Guest columnist: Don’t conform, be an individual, writes Beth Robinson

Beth Robinson
Beth Robinson
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The struggle to be accepted and considered part of the group is one that will never be over.

To survive during our time on this world is not simply to stay alive but to be validated by society which is obsessed by our appearance. I have begun to explore how the definition of ‘socially acceptable’ is inconsistent and how we should never consider our varying tastes and diversity as something to be accepted but as something to be relished.

I have been thinking about the unconscious oppression on girls, boys, women and men alike to look a certain way, to look what is ‘socially acceptable’. If we don’t conform to the boundaries set by the media spoon-feeding us a diet of ‘acceptable’ men and women, we are setting ourselves up to be judged by others. Thoughts can’t be controlled and we don’t live in Orwell’s dystopian world of Nineteen Eighty-Four where the Thought Police exist to reprimand us of our prejudiced ways.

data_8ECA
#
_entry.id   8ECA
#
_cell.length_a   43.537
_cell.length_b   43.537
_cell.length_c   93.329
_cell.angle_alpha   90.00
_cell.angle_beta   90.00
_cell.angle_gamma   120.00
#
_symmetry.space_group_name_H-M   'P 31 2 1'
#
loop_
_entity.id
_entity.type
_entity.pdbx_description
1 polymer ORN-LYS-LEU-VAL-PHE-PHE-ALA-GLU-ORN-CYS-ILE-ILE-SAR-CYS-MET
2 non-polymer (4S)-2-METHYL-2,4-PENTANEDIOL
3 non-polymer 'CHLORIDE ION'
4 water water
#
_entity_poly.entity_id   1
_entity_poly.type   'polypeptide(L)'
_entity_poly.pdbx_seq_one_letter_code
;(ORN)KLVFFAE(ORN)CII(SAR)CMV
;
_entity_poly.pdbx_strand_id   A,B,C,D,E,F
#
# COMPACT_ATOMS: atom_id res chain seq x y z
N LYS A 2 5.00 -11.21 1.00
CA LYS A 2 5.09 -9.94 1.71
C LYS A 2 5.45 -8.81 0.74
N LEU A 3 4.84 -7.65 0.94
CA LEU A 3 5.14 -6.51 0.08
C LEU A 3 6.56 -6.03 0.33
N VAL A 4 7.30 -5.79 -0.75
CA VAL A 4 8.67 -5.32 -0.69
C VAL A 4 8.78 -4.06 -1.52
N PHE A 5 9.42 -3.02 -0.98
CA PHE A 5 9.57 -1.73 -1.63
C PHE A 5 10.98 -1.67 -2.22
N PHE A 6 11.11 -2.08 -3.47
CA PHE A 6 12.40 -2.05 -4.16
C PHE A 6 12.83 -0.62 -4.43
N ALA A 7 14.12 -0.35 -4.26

To those that feel compelled to harmonise, I respond as such: the world is in a never ending state of change. Every second the view looks slightly different in our eyes. In the same way, what is considered ‘respectable’ is constantly altering until it will result in something completely new and usually it is what you wouldn’t expect.

Outsiders of the norm will, most likely, become the norm and you will, probably, be around to see the proof. Punks from the 1970’s are great examples: at the time, the culture of leather jackets, tight jeans and sneakers was considered to be ‘out there’ and rebellious, and now? Only just over thirty years later? Who doesn’t own a pair of Converse? If this is the case there is no comprehensible excuse to set a standard at all; surely we should be able to wear what we think looks good as free-thinking, independent people, ignoring anyone that says differently.

In conclusion, humans will never stop wanting to fit in; we are a tribal species and to belong requires a certain level of obedience but I do think we have overcome that in terms of appearance. This means we have to be more aware of the fact that there is no right or wrong way to look; there is just you and what you decide to like.

Even if what you enjoy changes over time, which it surely will, it doesn’t matter. Taking our individual styles in our own hands is what counts and if we start now, we will help to grow the confidence of generations to come.